For pity melts the mind to love.   
        Softly sweet, in Lydian measures   
        Soon he soothed his soul to pleasures.
    War, he sung, is toil and trouble,   
    Honour but an empty bubble;   
        Never ending, still beginning,   
    Fighting still, and still destroying;   
        If the world be worth thy winning,
    Think, O think, it worth enjoying:   
        Lovely Thais sits beside thee,   
    Take the good the gods provide thee!   
The many rend the skies with loud applause;   
So Love was crown'd, but Music won the cause.  
    The prince, unable to conceal his pain,   
            Gazed on the fair   
            Who caused his care,   
    And sigh'd and look'd, sigh'd and look'd,   
    Sigh'd and look'd, and sigh'd again:   
  At length with love and wine at once opprest   
  The vanquish'd victor sunk upon her breast.   
   
Now strike the golden lyre again:   
A louder yet, and yet a louder strain!   
Break his bands of sleep asunder
And rouse him like a rattling peal of thunder.   
        Hark, hark! the horrid sound   
            Has raised up his head:   
            As awaked from the dead   
        And amazed he stares around.
    Revenge, revenge, Timotheus cries,   
        See the Furies arise!   
        See the snakes that they rear   
        How they hiss in their hair,   
    And the sparkles that flash from their eyes!
        Behold a ghastly band,   
        Each a torch in his hand!   
  Those are Grecian ghosts, that in battle were slain   
            And unburied remain   
            Inglorious on the plain:
            Give the vengeance due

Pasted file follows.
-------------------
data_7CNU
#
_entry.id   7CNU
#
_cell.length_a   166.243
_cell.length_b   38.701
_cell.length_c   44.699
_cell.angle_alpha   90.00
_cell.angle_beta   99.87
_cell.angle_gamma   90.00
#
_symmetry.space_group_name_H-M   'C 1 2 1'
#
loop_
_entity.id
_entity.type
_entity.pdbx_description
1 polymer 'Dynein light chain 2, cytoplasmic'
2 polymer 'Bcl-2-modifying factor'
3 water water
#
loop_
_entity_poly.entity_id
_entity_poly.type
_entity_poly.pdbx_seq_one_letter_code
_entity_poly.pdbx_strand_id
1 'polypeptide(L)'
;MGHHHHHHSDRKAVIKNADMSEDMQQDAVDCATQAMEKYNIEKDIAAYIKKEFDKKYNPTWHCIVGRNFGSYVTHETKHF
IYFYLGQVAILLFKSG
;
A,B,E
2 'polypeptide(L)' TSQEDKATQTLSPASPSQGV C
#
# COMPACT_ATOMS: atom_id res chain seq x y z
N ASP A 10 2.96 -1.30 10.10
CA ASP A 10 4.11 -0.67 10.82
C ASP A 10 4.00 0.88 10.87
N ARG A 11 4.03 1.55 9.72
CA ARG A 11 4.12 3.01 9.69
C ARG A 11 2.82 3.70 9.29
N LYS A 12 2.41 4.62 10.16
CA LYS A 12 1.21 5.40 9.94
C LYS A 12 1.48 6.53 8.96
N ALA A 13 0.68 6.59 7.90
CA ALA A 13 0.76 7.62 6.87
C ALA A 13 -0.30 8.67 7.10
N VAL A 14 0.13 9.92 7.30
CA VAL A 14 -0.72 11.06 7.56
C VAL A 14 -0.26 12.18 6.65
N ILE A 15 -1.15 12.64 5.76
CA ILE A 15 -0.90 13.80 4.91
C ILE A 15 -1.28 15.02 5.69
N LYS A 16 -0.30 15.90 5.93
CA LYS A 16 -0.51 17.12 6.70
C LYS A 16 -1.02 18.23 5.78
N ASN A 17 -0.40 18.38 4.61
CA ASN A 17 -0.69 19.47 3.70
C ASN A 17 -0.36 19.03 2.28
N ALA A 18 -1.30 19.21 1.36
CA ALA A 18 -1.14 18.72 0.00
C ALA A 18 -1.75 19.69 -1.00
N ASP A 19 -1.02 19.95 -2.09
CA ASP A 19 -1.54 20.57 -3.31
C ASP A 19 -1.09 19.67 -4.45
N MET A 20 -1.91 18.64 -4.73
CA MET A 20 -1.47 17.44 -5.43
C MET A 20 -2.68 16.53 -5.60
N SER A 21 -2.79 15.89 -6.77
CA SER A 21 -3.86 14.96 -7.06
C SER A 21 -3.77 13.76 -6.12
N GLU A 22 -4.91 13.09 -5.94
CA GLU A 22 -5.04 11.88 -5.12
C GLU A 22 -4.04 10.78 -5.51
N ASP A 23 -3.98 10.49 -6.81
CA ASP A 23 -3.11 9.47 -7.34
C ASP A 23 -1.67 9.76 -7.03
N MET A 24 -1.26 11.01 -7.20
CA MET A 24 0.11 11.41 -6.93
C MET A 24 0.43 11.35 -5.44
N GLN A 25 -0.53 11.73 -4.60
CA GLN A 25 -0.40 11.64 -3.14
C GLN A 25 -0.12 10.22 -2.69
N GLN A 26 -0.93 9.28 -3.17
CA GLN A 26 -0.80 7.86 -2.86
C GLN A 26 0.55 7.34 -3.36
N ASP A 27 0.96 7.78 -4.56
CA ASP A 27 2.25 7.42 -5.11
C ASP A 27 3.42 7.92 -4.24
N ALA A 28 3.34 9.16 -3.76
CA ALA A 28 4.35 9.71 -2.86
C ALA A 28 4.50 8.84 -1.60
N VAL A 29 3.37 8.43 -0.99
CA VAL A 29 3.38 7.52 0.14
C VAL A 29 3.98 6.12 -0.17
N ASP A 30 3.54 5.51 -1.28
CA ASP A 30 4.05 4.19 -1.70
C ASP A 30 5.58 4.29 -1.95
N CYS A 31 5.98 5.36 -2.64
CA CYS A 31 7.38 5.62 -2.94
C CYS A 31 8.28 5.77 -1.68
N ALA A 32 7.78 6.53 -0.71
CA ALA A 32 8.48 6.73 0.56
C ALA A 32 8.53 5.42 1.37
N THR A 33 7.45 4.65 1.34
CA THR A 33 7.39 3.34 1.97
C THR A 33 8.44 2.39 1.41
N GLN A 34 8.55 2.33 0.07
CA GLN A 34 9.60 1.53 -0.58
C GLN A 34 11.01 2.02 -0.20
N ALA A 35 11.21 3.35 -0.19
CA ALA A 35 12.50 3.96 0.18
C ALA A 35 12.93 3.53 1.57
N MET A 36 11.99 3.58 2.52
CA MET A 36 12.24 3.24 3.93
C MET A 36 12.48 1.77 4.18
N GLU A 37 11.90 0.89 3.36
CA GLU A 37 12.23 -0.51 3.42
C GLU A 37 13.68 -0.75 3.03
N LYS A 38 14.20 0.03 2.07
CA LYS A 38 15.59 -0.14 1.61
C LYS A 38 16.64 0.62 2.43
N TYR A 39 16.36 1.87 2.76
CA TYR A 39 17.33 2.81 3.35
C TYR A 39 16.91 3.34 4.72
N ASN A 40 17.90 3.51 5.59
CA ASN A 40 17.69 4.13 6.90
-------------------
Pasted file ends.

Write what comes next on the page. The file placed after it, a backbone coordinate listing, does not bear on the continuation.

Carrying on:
To the valiant crew!   
  Behold how they toss their torches on high,   
      How they point to the Persian abodes   
  And glittering temples of their hostile gods.
  The princes applaud with a furious joy:   
  And the king seized a flambeau with zeal to destroy;   
        Thais led the way   
        To light him to his prey,   
  And like another Helen, fired another Troy!
   
            Thus, long ago,   
    Ere heaving bellows learn'd to blow,   
        While organs yet were mute,   
        Timotheus, to his breathing flute   
            And sounding lyre
Could swell the soul to rage, or kindle soft desire.   
    At last divine Cecilia came.   
    Inventress of the vocal frame;   
The sweet enthusiast from her sacred store   
    Enlarged the former narrow bounds,
    And added length to solemn sounds,   
With Nature's mother-wit, and arts unknown before.   
    Let old Timotheus yield the prize,   
        Or both divide the crown;   
    He raised a mortal to the skies,
        She drew an angel down!
 

Poems by This Author

Aureng-Zebe, Prologue by John Dryden
Our author, by experience, finds it true
A Song for St. Cecilia's Day by John Dryden
From harmony, from heavenly harmony
Astraea Redux by John Dryden
Now with a general peace the world was blest
Heroic Stanzas on the Death of Oliver Cromwell by John Dryden
And now 'tis time; for their officious haste
Why should a foolish marriage vow by John Dryden
Why should a foolish marriage vow